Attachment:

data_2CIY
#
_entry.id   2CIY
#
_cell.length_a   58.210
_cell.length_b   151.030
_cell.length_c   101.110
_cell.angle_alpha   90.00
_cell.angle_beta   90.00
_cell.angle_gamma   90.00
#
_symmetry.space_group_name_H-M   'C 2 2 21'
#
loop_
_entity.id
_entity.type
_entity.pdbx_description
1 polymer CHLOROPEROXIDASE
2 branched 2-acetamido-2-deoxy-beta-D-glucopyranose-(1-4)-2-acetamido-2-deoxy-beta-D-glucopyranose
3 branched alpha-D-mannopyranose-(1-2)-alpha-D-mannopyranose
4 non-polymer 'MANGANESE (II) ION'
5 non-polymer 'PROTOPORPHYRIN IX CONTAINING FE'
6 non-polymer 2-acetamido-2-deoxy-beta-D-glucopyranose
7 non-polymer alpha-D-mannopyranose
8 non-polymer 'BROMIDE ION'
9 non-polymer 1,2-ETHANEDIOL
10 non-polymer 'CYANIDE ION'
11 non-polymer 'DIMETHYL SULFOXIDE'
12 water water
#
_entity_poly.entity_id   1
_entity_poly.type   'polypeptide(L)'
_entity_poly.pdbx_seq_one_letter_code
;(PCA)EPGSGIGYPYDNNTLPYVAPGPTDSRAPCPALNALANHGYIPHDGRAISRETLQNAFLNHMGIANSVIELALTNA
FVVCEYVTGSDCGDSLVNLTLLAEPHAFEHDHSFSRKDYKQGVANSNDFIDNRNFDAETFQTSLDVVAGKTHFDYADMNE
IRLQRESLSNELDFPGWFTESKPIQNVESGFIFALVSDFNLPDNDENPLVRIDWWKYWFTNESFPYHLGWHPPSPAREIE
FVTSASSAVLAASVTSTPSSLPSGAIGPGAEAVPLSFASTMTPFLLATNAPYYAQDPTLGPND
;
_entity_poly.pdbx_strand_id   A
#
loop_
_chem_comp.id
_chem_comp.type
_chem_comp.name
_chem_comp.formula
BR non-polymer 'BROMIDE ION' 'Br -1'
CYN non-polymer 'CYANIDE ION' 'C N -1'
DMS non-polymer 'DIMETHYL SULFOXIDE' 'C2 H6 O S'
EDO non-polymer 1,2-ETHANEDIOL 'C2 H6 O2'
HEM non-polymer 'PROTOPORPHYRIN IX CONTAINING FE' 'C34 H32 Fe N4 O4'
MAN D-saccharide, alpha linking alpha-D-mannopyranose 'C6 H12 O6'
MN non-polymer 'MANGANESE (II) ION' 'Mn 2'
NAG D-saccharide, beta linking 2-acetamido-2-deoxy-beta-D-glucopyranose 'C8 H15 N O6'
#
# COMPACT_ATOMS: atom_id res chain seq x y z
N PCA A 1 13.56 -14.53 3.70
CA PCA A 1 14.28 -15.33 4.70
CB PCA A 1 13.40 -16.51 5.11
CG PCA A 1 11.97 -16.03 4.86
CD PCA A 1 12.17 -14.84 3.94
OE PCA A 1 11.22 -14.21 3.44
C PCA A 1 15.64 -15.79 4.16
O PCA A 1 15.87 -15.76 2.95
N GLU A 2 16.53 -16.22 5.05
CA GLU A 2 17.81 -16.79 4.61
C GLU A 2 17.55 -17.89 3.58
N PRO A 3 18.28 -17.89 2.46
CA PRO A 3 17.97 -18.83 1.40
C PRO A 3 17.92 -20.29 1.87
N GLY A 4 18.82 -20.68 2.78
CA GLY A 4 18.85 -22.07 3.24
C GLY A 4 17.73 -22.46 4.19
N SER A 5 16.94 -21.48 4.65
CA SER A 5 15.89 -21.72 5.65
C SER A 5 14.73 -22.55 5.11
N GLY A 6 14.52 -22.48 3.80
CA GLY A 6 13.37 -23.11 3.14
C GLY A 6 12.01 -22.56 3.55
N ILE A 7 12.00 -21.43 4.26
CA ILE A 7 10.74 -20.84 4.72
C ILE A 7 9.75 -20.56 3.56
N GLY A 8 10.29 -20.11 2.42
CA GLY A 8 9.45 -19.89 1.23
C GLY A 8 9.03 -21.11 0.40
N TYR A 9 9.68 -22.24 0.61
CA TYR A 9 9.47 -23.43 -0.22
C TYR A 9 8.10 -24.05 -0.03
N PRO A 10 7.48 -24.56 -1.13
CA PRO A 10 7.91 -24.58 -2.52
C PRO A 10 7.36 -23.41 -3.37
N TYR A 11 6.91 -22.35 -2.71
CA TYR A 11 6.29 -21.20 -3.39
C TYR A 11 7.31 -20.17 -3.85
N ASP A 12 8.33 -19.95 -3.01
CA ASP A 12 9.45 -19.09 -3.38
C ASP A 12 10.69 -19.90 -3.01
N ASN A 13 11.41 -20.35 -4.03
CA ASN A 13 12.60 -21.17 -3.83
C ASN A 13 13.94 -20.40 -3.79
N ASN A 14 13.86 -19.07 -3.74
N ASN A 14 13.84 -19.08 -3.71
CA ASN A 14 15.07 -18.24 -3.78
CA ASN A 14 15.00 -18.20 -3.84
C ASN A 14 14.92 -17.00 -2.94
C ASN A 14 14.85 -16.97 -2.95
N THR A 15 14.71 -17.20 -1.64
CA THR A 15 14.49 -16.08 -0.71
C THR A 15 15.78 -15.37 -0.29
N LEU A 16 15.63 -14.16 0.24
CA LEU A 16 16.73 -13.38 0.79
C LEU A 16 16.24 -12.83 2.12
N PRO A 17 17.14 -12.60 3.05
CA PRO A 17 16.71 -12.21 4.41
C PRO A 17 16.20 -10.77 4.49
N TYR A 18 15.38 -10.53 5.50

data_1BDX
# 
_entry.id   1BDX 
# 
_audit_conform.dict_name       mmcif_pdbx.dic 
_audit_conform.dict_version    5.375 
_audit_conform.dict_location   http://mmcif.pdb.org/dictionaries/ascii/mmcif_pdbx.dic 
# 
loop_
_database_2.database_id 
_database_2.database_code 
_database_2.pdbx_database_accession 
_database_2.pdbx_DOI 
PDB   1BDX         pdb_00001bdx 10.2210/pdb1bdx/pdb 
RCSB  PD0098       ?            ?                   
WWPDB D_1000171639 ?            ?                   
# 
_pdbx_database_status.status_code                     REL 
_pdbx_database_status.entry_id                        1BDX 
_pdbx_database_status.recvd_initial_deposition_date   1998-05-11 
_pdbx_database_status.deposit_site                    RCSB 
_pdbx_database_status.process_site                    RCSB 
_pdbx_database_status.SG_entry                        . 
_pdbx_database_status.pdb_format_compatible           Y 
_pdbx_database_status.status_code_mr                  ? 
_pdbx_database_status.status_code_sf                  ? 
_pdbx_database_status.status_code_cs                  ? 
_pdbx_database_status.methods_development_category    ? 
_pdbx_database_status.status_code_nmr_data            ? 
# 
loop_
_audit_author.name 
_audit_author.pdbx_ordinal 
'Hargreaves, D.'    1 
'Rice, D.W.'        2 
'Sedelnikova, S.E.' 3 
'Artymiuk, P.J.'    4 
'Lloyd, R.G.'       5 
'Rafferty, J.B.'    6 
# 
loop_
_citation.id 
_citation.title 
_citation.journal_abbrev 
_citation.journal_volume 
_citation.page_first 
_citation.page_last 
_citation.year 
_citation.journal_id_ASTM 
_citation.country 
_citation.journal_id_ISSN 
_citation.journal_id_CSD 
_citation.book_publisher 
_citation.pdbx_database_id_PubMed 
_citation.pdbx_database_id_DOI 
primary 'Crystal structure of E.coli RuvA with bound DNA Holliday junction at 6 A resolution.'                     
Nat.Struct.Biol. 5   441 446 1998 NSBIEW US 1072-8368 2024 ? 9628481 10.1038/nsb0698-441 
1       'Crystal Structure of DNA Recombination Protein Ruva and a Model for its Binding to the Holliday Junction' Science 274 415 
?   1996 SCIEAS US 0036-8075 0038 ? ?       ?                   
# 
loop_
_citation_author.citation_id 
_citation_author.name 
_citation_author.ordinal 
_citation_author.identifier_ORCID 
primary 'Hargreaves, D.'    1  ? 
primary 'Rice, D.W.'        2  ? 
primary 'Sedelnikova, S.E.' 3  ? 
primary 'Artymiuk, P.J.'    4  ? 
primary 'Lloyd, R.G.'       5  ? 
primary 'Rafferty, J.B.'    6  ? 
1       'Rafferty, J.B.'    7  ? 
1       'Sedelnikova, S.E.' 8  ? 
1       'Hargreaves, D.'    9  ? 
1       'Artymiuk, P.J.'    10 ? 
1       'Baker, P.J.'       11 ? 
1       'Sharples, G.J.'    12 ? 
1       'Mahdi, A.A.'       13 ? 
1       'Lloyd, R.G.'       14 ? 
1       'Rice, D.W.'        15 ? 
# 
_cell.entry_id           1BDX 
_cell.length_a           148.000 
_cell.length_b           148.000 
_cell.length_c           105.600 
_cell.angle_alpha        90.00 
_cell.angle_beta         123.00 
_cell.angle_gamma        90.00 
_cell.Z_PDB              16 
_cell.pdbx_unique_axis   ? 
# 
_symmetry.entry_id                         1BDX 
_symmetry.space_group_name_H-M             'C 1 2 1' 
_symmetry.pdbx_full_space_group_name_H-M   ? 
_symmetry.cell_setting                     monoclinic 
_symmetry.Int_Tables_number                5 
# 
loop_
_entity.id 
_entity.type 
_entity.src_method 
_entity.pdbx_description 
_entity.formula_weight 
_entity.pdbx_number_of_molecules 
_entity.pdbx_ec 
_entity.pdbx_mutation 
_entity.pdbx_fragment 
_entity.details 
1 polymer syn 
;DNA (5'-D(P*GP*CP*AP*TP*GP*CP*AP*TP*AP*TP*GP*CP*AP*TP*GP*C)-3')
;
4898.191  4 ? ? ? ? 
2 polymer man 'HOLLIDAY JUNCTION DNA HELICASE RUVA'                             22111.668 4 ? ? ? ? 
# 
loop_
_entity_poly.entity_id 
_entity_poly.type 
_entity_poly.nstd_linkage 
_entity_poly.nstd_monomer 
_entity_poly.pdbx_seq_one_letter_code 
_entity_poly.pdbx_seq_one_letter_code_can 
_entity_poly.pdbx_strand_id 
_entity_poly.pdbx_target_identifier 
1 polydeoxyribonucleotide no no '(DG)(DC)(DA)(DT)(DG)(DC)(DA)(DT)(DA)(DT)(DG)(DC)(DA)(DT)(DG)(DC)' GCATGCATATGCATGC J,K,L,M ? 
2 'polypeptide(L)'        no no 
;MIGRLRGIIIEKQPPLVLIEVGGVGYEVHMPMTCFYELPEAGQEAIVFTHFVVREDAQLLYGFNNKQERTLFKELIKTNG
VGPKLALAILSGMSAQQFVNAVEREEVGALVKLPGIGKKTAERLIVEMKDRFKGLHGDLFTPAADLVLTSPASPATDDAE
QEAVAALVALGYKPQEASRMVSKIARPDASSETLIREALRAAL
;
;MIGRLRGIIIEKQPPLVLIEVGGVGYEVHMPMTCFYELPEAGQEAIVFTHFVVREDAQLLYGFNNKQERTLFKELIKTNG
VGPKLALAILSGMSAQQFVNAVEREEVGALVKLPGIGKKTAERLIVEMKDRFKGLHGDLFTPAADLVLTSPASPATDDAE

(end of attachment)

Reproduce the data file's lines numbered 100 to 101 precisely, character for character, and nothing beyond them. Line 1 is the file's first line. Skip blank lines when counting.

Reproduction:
N ASN A 14 13.86 -19.07 -3.74
N ASN A 14 13.84 -19.08 -3.71